Audio Processor Transmit Function- The
transmission output is the left channel. The right channel has
the sidetone and will sound about the same in the headphones.
Actually, there are some differences. Both are set to the
frequency 'cwoffset' set by Scrl C and Scrl V. The level of the
left channel is 'Xmit Pwr' set by Scrl O and Scrl P. The right
channel level is the sidetone level, set by Scrl S and Scrl D.
The cwoffset and sidetone level are displayed on the left between
'Mode' and 'CW', when in the CW mode. In CW transmit, the right
channel has key clicks, but the left doesn't. This is a quirk of
the way that the CW generation is done in the DSP. A square wave
keying waveform is run through a 500 Hz LPF to remove keyclicks,
and then this is used to AM modulate the CW carrier. This
processing is not used on the side tone.
CONNECTION TO A COMMERCIAL TRANSCEIVER -
Due to the DSP-10 sharing DAC outputs, there are two levels for this interface. The simple one omits both the stereo audio output and the voice transmitter input. This, uses one ADC input for the receiver audio, one DAC output for the receiver speaker and the other output for transmit audio input.
A second more complex hardware interface would use relays, or analog switches, to switch either the receiver audio or the microphone voice to the ADC input, and to switch one DAC output to either a speaker or to the transmitter audio input. This is done as part of the DSP-10 RF hardware, but I am not aware of anyone doing this as a stand-alone project. This could be an interesting project, and I would be glad to assist anyone that wants to take it on.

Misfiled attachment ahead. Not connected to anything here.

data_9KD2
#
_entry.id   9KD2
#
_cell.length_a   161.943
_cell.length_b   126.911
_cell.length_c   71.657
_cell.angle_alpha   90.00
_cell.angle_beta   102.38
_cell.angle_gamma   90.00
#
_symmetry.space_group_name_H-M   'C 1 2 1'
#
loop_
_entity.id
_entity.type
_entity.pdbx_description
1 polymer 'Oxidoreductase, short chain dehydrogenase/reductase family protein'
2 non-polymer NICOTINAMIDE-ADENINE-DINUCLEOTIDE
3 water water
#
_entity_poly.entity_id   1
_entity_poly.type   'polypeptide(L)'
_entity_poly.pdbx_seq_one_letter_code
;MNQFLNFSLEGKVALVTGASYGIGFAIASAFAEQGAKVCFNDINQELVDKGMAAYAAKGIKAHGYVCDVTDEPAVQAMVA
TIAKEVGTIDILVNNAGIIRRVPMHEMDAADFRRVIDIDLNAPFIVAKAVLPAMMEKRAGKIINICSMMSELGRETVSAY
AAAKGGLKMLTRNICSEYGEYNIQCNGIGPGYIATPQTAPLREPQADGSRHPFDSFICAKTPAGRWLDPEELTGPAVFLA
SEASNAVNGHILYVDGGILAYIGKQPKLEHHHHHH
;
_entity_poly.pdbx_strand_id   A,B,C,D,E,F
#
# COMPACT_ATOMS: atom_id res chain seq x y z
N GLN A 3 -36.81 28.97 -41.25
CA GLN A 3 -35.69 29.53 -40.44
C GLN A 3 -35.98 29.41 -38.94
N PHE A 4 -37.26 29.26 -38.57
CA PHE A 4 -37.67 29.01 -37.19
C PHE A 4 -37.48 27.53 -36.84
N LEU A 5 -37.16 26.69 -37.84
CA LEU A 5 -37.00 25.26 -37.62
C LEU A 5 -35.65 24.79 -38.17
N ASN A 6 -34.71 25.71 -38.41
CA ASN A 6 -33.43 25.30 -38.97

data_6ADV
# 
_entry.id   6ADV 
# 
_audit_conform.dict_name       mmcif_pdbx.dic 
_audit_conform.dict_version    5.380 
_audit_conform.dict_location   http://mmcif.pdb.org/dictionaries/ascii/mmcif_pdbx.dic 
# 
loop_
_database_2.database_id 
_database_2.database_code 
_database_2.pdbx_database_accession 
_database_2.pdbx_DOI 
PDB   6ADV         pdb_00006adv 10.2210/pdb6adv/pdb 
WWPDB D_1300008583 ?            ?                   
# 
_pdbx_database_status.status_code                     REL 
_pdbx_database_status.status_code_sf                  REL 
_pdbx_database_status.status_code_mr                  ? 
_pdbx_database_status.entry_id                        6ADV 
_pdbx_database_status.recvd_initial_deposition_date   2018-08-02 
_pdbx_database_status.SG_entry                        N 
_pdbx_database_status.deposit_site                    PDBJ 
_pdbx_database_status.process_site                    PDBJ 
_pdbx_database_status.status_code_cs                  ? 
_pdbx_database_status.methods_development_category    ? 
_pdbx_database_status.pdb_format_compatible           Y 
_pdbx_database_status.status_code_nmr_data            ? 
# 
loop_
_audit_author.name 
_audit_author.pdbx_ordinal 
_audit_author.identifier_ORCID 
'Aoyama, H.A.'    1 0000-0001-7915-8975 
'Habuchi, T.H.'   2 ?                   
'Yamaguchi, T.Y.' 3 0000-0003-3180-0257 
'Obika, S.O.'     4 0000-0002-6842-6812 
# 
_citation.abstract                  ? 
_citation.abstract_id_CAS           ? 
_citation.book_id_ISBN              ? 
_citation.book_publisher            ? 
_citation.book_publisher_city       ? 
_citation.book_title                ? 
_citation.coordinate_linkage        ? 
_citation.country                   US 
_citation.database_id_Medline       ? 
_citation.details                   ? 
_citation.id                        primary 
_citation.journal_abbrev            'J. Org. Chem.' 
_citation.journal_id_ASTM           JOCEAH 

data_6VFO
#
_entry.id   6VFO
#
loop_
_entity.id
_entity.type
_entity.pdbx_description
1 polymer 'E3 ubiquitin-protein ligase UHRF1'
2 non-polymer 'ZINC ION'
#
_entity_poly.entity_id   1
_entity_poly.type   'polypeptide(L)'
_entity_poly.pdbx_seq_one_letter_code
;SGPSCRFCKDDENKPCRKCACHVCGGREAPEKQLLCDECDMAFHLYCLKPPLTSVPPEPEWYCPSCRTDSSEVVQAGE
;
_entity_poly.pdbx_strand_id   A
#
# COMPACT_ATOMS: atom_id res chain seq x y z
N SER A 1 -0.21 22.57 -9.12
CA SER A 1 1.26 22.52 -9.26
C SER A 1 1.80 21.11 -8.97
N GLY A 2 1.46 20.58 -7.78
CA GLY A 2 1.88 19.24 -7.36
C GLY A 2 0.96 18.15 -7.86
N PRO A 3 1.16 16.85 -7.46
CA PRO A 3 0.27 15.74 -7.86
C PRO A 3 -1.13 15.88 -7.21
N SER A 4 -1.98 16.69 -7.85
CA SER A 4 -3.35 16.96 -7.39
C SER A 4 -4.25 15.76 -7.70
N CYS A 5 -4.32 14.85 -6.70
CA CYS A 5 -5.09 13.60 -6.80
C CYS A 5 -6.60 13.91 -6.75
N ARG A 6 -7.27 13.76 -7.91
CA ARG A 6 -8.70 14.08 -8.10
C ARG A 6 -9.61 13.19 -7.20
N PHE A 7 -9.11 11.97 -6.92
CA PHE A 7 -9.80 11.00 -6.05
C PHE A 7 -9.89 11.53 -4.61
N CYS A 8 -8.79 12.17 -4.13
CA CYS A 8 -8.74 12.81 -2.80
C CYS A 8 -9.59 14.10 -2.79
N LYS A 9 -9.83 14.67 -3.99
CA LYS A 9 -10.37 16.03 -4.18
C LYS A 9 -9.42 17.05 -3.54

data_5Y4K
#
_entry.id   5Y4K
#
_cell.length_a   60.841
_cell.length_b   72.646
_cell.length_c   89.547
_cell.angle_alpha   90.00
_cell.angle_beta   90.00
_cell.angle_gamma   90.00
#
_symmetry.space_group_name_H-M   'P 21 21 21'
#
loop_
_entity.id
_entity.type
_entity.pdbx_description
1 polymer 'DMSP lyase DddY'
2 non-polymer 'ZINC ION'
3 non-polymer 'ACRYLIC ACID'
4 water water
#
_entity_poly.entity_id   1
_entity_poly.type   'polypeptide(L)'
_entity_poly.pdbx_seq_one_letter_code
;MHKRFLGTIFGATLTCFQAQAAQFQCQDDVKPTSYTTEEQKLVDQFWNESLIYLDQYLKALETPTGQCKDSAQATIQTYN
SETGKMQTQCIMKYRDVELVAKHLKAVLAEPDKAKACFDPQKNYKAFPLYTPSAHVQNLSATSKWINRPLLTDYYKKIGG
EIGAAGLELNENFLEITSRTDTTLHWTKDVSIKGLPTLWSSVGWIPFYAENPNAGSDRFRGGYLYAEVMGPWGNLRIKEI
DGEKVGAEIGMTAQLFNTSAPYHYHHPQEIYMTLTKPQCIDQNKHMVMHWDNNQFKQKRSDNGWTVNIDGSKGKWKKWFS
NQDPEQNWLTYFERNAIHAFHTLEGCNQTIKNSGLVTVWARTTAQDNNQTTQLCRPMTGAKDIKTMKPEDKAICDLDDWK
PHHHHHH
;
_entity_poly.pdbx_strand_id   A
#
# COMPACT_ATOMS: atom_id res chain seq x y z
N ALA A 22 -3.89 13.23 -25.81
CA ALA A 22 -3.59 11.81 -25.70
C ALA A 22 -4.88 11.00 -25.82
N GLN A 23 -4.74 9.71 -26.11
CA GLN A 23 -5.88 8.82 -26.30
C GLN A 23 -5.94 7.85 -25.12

The switching for the audio processor can come from the DSP board (either type), or alternatively the LPT parallel port on the PC can be used. In version 3.50 of UHFA.EXE, the capabilities of this control have been expanded for this use. The LPT port, specified by lpt_port (see the config file) corresponds to the outputs on the accessory plug. There are three pins now of the LPT port:
Bit 1, pin 3 of the 25-pin D, ANT for antenna relaycontrol. 0V for receive, 5V for transmit.
Bit 2, pin 4 of the 25-pin D, AMP for amplifier (or transverter) control. 0V for receive, 5V for transmit.
Bit 3, pin 5 of the 25-pin D, RF for RF out. 0V for receive, 5V for transmit.
There are four sequencer delays, specified in milliseconds in the .CFG file:
dly_ant2amp The delay after the HOME key is hit until the AMP goes high. ANT goes high immediately with the HOME key, and at that same time receiver audio is muted.
dly_amp2xmit The delay after the AMP is high until the RF goes high. When RF goes high, the DSP-10 can start generating transmit signals.
dly_xmit2amp The delay after HOME is hit again and RF is stopped until the AMP goes low
dly_amp2ant The delay after AMP goes low until ANT goes low.
There is an additional 20 milliseconds of delay after ANT goes low before the receiver is unmuted. This prevents a "pop" from the analog switching of the audio leads. These delays are unchanged from previous versions of the software, but are given here as they now apply to the parallel port whereas they were previously only for the accessory plug of the DSP-10 hardware. They continue to apply to the accessory plug if the configuration variable is 1 (not 0) and will apply to the LPT port if the address for the variable lpt_port is non-zero (see the KD7TS web paper referenced 4 paragraphs above for more discussion of this, including the choice of lpt_port values 632, 888 or 956).